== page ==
How can Philosophical Arguments Lead Us to God?

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How Philosophical Arguments can Lead Us to God:

     Let’s tie together the key arguments for God’s existence. The three most popular arguments for God’s existence are the cosmological argument, the teleological argument, and the moral argument. These three, taken by themselves, each give us a limited perspective of what God would be like purely from reasoning and nature (natural theology). One deals with the nature of existence; one deals with the nature of the world around us; and one deals with the nature of conscience and meaning.

If we only had the cosmological argument, then we would know that God was an omnipresent, incalculably powerful, nonmaterial, and transcendent being. This gives us a good perspective of several of God’s core attributes. But it does not tell us anything about the operations of his mind nor the character of his being. That is why the cosmological argument can work for Christianity, Judaism, Islam, and nearly any other monotheistic worldview that may come up.

If we only take the teleological argument, then we see again that God is incalculably intelligent and powerful. We also see some of the careful intricacies of his mind that we do not see from only looking at the cosmological argument. The teleological argument reveals that God took very careful concern and interest with creation—whereas through the cosmological argument alone we may still assume that creation resulted from an arbitrary choice to create.

The moral argument is more of an argument from conscience and the dignity of human life. From this we see the intuitive fact that there is value to humanity and that we need to treat others in ways that demonstrate that value. Since we have an intuition to love ourselves at the very least, and love others ideally, then we can generally conclude that God has put such an intuition to love in the heart of humanity. He has given us the standard of good and right from which to live. Therefore we see God as being the grounding of the standard of what is good and right; and there can be no other being that more closely defines that standard.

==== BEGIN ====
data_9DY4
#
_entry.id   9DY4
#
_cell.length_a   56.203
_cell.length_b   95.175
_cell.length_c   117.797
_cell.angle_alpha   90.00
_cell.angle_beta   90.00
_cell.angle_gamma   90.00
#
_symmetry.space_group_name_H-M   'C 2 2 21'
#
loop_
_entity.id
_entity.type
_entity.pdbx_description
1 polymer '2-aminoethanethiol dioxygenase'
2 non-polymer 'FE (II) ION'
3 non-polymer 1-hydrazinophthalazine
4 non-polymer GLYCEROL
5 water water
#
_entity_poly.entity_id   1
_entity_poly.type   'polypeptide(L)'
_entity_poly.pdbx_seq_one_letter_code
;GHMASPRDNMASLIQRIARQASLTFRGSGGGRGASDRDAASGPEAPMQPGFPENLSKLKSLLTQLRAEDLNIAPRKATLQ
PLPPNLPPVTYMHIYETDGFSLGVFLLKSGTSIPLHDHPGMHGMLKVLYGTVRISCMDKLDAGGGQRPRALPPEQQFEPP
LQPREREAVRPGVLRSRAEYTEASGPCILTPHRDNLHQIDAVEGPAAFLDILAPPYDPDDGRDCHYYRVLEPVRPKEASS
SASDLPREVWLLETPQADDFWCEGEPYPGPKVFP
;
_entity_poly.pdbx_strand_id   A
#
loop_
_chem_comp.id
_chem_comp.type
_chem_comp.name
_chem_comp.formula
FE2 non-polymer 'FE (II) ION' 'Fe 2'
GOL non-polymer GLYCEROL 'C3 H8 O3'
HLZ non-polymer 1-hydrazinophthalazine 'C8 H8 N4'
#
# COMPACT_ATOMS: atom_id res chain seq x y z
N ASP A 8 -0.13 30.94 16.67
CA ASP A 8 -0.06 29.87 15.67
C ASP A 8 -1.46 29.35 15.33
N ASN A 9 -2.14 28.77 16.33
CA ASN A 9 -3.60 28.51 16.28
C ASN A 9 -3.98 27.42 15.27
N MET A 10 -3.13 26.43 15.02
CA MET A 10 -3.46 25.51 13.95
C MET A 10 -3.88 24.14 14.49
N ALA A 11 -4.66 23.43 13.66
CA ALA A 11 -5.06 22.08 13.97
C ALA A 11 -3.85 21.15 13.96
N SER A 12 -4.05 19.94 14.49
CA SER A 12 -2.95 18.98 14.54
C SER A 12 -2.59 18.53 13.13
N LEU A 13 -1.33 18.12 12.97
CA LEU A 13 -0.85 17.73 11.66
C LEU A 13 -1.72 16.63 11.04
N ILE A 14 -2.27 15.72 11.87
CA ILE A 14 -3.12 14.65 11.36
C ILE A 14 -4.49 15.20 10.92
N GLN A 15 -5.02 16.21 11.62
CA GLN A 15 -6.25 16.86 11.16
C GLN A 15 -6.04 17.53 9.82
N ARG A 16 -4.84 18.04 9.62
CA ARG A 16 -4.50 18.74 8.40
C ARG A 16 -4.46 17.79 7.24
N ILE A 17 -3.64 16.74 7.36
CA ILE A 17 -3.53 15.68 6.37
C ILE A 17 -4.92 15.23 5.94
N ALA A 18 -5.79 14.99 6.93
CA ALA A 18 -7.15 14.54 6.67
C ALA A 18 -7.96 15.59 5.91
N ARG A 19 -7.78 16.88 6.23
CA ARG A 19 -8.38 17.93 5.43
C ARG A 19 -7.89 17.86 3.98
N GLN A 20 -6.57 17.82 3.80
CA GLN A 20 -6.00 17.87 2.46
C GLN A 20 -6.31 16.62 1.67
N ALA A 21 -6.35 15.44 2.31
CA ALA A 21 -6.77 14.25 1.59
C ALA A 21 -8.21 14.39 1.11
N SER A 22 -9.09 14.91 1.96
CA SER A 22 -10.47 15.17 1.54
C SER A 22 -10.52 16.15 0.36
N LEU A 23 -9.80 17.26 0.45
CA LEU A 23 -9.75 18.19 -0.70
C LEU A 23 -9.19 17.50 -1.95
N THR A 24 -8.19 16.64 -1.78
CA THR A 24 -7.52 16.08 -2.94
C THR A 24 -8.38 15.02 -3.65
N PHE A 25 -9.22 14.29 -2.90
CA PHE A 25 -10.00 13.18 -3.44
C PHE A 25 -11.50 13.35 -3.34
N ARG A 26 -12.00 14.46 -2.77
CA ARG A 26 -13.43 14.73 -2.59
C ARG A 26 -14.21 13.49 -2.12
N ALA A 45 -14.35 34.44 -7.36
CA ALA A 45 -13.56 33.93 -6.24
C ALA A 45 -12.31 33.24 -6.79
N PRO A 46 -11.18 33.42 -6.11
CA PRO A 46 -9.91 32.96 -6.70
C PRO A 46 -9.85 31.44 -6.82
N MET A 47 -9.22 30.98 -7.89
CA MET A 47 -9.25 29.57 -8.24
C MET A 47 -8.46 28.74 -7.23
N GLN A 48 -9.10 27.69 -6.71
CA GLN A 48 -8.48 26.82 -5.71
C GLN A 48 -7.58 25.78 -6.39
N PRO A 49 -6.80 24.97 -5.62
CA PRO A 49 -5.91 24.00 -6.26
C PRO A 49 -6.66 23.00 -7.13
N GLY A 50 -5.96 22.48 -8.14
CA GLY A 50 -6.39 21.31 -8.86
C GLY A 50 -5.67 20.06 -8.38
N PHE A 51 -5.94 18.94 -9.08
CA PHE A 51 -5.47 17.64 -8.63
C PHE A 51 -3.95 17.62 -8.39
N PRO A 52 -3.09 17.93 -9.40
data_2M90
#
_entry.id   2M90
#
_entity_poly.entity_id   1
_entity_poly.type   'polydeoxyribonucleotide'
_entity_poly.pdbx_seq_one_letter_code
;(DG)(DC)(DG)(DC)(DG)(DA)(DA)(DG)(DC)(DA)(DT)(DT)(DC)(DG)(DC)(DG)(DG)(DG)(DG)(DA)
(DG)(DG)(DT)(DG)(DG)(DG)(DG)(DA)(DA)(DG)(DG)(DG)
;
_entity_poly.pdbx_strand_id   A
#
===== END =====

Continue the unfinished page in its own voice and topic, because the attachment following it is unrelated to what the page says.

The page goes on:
Now, wrapping these three demonstrations of God’s existence together, what do we conclude about the nature of God from reason? We see that God is all-powerful and transcending space and time on the one hand. And on the other hand we see that He is personal and caring about human morality and choices. He is both transcendent and personal. He is both capable and willing. He is both intelligent and powerful. He is both with us and separate from us. He is both loving and just – never to contradict his perfect standard. Wrapping these three arguments for God’s existence together, we can see just how closely the best efforts of human reason actually comport with what Scripture has always said about God.

Ultimately, to know more of the specifics about the nature of God, God Himself must reveal them. There are certain things about God that our reasoning will not solve by itself. However, we see the one document that has stood the test of time that reveals the God that also lines up with the best of human reasoning. God, who makes the most sense out of the three most fundamental things of our existence – existence, design, and morality – has gone beyond these fundamental truths about Him to reveal more. It is like the difference between knowing a person by watching them and knowing a person by interacting with them. There is a lot we can know about a person with whom we watch regularly and honestly. But there is a new depth of knowledge and joy when we interact personally with that person whom we have watched and learned about. And we know the person with whom we interact is the same person that we have watched because we already know some of the fundamental attributes of who they are. Then, when we go from making rational observations about the person to personal interaction with the person, our heart delights because the depths of the things we knew rationally about the person are taken to new depths when we personally interact and have things revealed from the person.

There are a host of people whose hearts desire is to interact with God in this way. They may know God as the creator, the designer, and the moral lawgiver, but they have been watching from a distance. Acknowledging the fundamental attributes about God does not go far enough to satisfy the heart that God has to know us and the craving that he has created within our hearts to know Him. These brute facts that ought to be reasonably defended as the fundamental attributes that we can know about God from reason should be a driving force to take us deeper with Him. Acknowledging these facts is not an end in themselves, but more of a means to an end. As learning about the person should drive us to want to meet and interact with that person, recognizing the most reasonable brute facts about God should drive us to want to meet with Him.


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